In the strictly mathematical definition of a vector, the only operations that vectors are required to possess are those of addition and scalar multiplication. (Compare this with the operations allowed on ordinary real numbers, or scalars, in which we are given addition, subtraction, multiplication, and division). For instance, in a raw vector space there is no obvious way to multiply two vectors together to get a third vector--even though we will define a couple of ways of performing vector multiplication in Vector Multiplication.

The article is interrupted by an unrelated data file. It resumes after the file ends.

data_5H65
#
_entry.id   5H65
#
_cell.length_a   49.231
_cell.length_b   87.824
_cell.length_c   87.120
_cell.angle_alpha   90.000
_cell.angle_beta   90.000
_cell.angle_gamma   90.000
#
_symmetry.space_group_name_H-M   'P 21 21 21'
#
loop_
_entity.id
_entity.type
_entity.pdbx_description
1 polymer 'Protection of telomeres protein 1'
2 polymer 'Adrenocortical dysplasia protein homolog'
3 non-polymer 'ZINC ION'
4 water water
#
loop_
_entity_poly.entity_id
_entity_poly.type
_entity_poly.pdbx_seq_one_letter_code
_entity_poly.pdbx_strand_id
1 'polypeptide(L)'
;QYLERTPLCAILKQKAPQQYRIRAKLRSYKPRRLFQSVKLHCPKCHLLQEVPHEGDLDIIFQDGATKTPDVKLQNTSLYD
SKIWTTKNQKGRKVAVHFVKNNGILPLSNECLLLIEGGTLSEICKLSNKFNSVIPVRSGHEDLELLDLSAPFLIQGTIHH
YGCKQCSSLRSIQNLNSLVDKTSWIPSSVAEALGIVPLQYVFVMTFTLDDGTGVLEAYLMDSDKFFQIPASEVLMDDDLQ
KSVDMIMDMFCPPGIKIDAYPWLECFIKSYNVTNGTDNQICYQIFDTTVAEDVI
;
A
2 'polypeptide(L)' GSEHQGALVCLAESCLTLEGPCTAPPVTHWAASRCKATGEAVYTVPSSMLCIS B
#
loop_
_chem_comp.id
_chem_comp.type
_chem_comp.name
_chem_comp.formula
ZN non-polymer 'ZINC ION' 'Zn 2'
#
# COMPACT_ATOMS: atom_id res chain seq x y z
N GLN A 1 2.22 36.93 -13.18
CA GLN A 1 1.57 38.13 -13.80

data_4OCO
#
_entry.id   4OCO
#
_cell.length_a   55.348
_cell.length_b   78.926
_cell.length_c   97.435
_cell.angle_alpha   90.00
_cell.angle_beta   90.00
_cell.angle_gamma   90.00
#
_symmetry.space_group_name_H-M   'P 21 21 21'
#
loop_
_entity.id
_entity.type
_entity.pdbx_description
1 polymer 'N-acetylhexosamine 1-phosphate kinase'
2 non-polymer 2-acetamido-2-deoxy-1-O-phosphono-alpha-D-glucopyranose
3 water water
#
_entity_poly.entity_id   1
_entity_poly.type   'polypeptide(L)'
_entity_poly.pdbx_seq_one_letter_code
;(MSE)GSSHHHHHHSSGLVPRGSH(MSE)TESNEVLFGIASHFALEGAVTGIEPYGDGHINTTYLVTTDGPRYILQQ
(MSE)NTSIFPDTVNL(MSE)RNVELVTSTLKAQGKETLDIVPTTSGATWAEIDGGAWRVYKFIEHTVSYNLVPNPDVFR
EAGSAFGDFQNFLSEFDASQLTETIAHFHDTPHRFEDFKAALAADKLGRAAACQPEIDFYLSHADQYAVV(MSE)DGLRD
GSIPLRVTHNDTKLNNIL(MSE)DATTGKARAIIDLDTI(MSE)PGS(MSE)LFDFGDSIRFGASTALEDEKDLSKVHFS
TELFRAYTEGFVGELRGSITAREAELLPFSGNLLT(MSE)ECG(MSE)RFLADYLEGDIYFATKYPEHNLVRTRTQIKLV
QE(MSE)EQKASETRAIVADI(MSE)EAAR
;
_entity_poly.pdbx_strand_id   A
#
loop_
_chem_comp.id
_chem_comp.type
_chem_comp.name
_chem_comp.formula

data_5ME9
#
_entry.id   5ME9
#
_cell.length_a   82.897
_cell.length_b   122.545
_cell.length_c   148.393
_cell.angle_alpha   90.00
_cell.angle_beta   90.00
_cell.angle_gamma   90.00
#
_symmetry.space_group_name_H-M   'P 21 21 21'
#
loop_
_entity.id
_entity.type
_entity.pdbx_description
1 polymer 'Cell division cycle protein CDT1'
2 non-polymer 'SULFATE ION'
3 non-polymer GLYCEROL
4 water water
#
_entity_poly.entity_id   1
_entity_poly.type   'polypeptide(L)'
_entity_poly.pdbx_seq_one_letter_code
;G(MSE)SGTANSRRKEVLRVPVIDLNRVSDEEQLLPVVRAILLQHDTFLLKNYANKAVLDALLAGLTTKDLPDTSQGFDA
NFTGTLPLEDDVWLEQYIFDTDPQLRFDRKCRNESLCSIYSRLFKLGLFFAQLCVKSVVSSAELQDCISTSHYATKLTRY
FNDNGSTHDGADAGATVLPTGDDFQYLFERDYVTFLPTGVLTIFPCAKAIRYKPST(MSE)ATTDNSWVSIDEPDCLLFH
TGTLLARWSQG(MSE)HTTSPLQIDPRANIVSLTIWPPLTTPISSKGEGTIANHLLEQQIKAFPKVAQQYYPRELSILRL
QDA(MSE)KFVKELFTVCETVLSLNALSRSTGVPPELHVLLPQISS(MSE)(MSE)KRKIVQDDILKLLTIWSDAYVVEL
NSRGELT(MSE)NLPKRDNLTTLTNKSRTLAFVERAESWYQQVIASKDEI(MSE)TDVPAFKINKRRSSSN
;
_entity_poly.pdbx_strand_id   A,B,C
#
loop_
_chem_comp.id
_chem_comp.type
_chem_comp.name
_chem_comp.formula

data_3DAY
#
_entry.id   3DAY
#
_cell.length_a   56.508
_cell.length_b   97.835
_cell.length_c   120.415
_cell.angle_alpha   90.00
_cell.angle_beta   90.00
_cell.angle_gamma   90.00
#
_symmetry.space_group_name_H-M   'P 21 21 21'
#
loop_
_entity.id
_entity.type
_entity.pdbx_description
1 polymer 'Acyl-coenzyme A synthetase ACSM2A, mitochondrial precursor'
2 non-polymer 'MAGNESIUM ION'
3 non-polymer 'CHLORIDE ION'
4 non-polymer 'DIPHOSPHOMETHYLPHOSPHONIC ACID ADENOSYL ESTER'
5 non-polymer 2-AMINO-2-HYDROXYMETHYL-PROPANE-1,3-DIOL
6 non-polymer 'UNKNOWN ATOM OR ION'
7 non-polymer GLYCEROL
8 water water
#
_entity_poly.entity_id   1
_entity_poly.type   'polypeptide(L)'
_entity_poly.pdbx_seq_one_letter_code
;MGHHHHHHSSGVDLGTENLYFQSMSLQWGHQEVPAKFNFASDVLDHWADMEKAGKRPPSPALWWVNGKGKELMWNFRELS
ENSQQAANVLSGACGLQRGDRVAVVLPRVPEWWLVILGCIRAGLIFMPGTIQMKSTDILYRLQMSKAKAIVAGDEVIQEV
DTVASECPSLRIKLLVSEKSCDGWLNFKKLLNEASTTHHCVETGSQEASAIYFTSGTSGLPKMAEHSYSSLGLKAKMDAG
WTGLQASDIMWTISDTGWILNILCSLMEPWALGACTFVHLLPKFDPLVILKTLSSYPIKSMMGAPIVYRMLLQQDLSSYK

It makes sense, then, to begin studying vectors with an investigation of the operations of vector addition and scalar multiplication. This section will be entirely devoted to explaining addition and scalar multiplication of two- and three-dimensional vectors. This explanation will involve two different, yet equivalent, methods: the component method and the graphical method.
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